10. Learn from history. Has participation in  health insurance been good or bad for healthcare? For providers? Has a standardized system of Chinese Medicine led to greater effectiveness?

In the short run it is easier to ignore the big issues, to figure you’ll be okay, or to decide you can’t really make a difference. Staying involved takes time and energy you’d rather use to see clients or spend time with your family or learn that new technique. Do it anyway. Tune in, question, participate. The future you save may be your own.

You Can Make a Difference

Many LAcs do their best to ignore the “politics” of acupuncture. The experience of participating in professional dialogue can be disheartening and discouraging. It isn’t easy to participate even when we want to — things are happening at the state level, with schools and ACAOM (the coming FPD), or with credentialing (proposed changes at NCCAOM), for example. All too often the debate gets heated and divisive. It is hard to get the whole story and figure out the possible consequences of a change or know what action might be effective. When the licensure legislation was developing in DE few outside of the state were involved. Some of my colleagues in DE had concerns, but they eventually gave up what felt like a fight for a better bill.

Five years after the DE legislation went into effect, there are approximately 35 LAcs serving a population of over 900,000 people and many of those practitioners were either grandfathered in or granted a waiver. Two years went by without a single non-waivered approval. Clearly, the legislation is not giving the people of DE access to qualified LAcs. As I wrote about in my last post, I know of two excellent practitioners who have recently been denied licensure even though their credentials surpass those of many practitioners in the state.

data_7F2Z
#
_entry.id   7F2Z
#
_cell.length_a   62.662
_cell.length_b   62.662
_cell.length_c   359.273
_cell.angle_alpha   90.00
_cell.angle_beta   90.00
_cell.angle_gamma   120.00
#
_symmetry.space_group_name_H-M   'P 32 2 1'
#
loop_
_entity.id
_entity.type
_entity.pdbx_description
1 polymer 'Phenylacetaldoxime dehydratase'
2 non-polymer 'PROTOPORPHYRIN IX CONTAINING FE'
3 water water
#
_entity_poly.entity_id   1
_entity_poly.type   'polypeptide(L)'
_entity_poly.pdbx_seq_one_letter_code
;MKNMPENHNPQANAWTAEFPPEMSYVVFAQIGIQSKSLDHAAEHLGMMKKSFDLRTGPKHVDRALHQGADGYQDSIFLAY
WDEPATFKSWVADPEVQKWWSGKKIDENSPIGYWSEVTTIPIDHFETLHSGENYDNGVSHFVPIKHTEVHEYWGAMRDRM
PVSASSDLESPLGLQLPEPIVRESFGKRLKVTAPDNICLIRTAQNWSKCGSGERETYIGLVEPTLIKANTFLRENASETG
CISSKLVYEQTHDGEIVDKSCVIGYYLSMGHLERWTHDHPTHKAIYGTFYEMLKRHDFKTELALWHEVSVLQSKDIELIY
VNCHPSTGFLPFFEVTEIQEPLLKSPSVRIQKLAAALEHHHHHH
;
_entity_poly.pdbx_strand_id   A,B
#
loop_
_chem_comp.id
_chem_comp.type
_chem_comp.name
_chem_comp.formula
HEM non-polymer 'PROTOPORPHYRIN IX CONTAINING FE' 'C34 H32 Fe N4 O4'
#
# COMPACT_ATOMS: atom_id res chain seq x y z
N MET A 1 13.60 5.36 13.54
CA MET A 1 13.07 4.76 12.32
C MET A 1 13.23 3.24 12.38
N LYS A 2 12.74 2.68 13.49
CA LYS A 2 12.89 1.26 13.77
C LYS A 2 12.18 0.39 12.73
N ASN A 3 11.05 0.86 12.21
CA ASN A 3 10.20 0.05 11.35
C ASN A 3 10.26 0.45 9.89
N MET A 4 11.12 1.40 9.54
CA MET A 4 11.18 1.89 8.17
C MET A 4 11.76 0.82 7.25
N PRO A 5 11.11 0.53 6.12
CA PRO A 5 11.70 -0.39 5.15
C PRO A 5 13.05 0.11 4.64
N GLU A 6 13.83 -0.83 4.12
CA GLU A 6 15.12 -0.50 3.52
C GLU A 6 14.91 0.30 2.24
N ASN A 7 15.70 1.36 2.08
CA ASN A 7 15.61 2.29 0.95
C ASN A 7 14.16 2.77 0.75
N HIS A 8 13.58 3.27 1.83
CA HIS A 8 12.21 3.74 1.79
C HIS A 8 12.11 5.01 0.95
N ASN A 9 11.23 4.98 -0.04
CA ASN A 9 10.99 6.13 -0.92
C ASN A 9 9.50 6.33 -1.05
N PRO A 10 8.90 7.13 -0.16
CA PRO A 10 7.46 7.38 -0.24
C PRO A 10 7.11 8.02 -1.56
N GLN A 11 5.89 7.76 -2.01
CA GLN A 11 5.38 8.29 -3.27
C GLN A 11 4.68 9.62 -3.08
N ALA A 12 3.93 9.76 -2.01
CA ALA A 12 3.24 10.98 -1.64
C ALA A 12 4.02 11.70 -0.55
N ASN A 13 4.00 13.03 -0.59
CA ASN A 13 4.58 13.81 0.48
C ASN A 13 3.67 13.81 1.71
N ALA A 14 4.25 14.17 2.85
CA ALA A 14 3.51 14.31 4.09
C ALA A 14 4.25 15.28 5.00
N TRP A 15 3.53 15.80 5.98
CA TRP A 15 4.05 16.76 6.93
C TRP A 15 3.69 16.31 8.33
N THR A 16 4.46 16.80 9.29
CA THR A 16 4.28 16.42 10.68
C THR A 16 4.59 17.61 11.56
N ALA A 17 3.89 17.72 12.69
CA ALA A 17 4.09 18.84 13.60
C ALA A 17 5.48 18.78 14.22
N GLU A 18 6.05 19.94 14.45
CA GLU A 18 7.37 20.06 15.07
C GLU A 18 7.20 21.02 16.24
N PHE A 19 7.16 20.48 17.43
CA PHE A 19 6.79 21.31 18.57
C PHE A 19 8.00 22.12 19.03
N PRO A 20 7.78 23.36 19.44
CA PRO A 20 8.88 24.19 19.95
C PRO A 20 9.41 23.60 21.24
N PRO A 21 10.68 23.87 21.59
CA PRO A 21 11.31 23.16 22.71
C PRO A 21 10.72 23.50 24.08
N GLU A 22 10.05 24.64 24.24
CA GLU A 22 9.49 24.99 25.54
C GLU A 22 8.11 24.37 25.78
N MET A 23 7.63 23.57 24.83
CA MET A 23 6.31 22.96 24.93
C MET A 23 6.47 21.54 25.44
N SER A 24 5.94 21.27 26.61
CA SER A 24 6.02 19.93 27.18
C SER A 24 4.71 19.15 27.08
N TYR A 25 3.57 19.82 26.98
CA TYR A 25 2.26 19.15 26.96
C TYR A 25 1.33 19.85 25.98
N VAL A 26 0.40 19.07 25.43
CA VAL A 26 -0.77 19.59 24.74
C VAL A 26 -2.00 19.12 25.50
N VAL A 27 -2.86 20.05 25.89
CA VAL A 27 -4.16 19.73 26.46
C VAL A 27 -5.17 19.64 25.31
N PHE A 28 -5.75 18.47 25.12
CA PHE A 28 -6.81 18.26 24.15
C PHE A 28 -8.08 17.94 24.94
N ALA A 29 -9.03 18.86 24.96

In the long run, the Delaware legislation should be changed. Rules that exclude the majority of NCCAOM credentialed Acupuncturists make no sense, especially when acupuncture can be done by other professionals with far less training. In the short run, the Acupuncture Advisory Council should acknowledge the record of safety of NCCAOM AC practitioners and consistently grant waivers to those with that credential.  In the very short term, the Council should grant waivers to Virginia LAc Sharon Crowell and Maryland LAc Sue Berman.  To facilitate those short term goals I ask that all of you write to the Acupuncture Advisory Council expressing your support of such a waiver.  Please mail your letters by August 22nd!  Feel free to post a copy of your letter in the comments section to inspire others. Email a copy to de@theacupunctureobserver.com. That will help if further action is necessary.

You can see the letter I sent (and borrow from it if appropriate) —  DE Observer Letter.  I’ve also generated a DE LAc sample letter that you can personalize. You could add some of these Possible concerns or your own concerns (please share any additional concerns in the blog comments). The letter can be modified for clients or others who are interested. If you’d like an excuse to visit Dover, DE, the next Advisory Council meeting is September 12th. It should be lovely at that time of year – but don’t count on being able to find an LAc in town :).